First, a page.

Illegal Fishing in Rockfish Protected Waters

Fisheries and Oceans Canada is sounding the alarm over what it characterizes as a concerning surge in illegal fishing activity within specific British Columbia waters designated for the protection of finfish.

According to the department’s announcement on Thursday, DFO officers have recently witnessed a substantial increase in unlawful harvesting within the Rockfish Protected Areas located in the Indian Arm region.

Even though certain species of rockfish are labeled as “of special concern” under the federal Species at Risk Act, it’s crucial to emphasize that these protected areas are intended to safeguard all finfish, including pink salmon.

“By engaging in this illegal activity, recreational anglers are not only breaking the law, but also seriously compromising the long-term sustainability of at-risk rockfish populations,” DFO said in the release.

The Indian Arm, known as səl̓ilw̓ət by the Tsleil-Waututh people, is a fjord extending northward from the Burrard Inlet, with its path encompassing Deep Cove, Belcarra, and Mount Seymour Provincial Park.

The tidal waters in the vicinity of Vancouver and its suburbs are presently accessible for pink salmon fishing, as the species is deemed “abundant” during this season. However, it’s important to note that fishing for pink salmon is prohibited within the Rockfish Protected Areas.

DFO reported that its officers have recently issued citations to several anglers and confiscated illicit catches within these zones.

“It’s an amazing sight,” fishery officer Trevor Castagnar said of the pink salmon migration into səl̓ilw̓ət.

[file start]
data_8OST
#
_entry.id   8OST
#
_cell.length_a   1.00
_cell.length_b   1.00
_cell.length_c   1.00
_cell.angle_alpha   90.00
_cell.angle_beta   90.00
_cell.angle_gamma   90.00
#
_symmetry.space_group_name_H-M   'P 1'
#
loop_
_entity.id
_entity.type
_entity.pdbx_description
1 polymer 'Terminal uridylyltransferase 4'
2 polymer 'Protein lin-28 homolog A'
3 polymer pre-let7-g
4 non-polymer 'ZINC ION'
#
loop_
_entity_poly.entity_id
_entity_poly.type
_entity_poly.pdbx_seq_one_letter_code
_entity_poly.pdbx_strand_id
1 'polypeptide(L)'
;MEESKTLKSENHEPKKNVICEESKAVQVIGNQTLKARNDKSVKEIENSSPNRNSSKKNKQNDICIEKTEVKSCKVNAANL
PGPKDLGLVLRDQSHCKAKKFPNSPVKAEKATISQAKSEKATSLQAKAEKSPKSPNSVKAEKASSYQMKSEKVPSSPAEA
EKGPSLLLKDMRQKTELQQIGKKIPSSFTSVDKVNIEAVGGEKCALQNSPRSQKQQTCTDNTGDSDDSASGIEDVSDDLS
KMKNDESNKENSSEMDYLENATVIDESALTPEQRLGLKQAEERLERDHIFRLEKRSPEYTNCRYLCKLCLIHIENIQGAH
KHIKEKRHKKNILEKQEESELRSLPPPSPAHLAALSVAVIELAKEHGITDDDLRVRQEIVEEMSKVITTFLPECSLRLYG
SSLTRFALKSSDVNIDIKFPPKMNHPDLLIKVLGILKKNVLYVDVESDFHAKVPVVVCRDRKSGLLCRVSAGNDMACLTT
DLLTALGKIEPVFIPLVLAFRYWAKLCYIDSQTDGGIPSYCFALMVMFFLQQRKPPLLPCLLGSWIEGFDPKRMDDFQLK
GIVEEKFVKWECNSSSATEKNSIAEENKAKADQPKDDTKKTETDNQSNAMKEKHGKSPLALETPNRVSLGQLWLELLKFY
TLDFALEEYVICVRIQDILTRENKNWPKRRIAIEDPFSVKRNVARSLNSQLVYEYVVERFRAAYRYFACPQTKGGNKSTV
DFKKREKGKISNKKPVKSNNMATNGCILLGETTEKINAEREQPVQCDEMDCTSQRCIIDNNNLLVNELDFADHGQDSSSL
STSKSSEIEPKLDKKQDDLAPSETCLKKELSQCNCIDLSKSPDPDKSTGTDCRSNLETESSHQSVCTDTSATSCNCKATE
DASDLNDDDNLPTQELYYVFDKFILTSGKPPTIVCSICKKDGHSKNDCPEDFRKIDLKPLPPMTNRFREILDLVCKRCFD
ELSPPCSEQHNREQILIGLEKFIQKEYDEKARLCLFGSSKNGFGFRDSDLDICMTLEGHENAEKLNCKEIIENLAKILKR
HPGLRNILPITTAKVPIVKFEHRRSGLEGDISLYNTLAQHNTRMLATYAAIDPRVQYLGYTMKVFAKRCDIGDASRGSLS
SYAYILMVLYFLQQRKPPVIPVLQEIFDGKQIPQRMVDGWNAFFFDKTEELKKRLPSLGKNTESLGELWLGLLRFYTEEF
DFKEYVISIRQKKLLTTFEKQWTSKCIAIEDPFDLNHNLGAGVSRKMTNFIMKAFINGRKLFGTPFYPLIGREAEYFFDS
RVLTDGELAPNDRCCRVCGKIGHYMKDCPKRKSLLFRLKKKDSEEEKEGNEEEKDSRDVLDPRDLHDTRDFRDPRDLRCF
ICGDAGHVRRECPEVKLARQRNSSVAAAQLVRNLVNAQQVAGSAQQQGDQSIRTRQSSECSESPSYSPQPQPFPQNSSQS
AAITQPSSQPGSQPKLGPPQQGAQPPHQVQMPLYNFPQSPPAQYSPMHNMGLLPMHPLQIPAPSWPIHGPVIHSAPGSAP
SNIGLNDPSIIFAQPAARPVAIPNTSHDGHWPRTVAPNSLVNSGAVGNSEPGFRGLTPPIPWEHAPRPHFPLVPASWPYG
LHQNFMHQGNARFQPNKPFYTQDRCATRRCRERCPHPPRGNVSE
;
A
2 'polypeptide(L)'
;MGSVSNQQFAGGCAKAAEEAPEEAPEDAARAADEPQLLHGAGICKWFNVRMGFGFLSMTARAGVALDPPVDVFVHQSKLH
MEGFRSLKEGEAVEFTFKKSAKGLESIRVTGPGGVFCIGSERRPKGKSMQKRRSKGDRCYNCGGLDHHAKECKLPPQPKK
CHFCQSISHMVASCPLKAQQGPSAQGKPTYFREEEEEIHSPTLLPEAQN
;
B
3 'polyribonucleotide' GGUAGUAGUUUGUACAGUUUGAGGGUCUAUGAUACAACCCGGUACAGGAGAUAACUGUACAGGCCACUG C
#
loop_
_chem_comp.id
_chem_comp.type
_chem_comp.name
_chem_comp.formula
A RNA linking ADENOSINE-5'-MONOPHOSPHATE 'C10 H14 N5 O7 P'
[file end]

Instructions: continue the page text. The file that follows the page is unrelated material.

“There’s a lot of fish moving around and with that comes fishing activity (in the) closed area, which is why we’re here.”

Tens of millions of pink salmon are currently spawning along the south coast of British Columbia. However, this angler’s paradise is also causing some confusion about the specific locations where these fish can be legally caught.

Castagnar stated that he and another officer intercepted two recreational fishing boats. The operators of these vessels were unaware that they were fishing for salmon within a Rockfish Protected Area, and as a result, they were issued warnings.

While the officers place a strong emphasis on providing educational information, Castagnar emphasized that all license holders carry the responsibility of being well-informed about the terms and conditions of their licenses.

The federal department characterizes rockfish as having a slow growth rate and reproductive cycle, with certain species living for as long as 100 years. Their limited movement within their habitats renders them especially vulnerable to the impacts of fishing.

In British Columbia waters, there exist 38 different rockfish species safeguarded by 162 Rockfish Conservation Areas, spanning a total of 4,800 kilometers along the coastline.

Fishery officer Nicole Thom urged local fishermen to check the DFO website for information regarding the locations of the three Indian Arm Rockfish Protected Areas.

“You can do crabbing and prawn fishing in those areas, but nothing rod and reel,” she explained.

Thom explained that certain anglers in the region have unintentionally captured rockfish as bycatch. In such cases, the penalties are left to the discretion of the individual officer. For those found fishing within the protected areas, fines begin at $575. However, individuals with multiple offenses may face increased fines and the possibility of their boat being seized.


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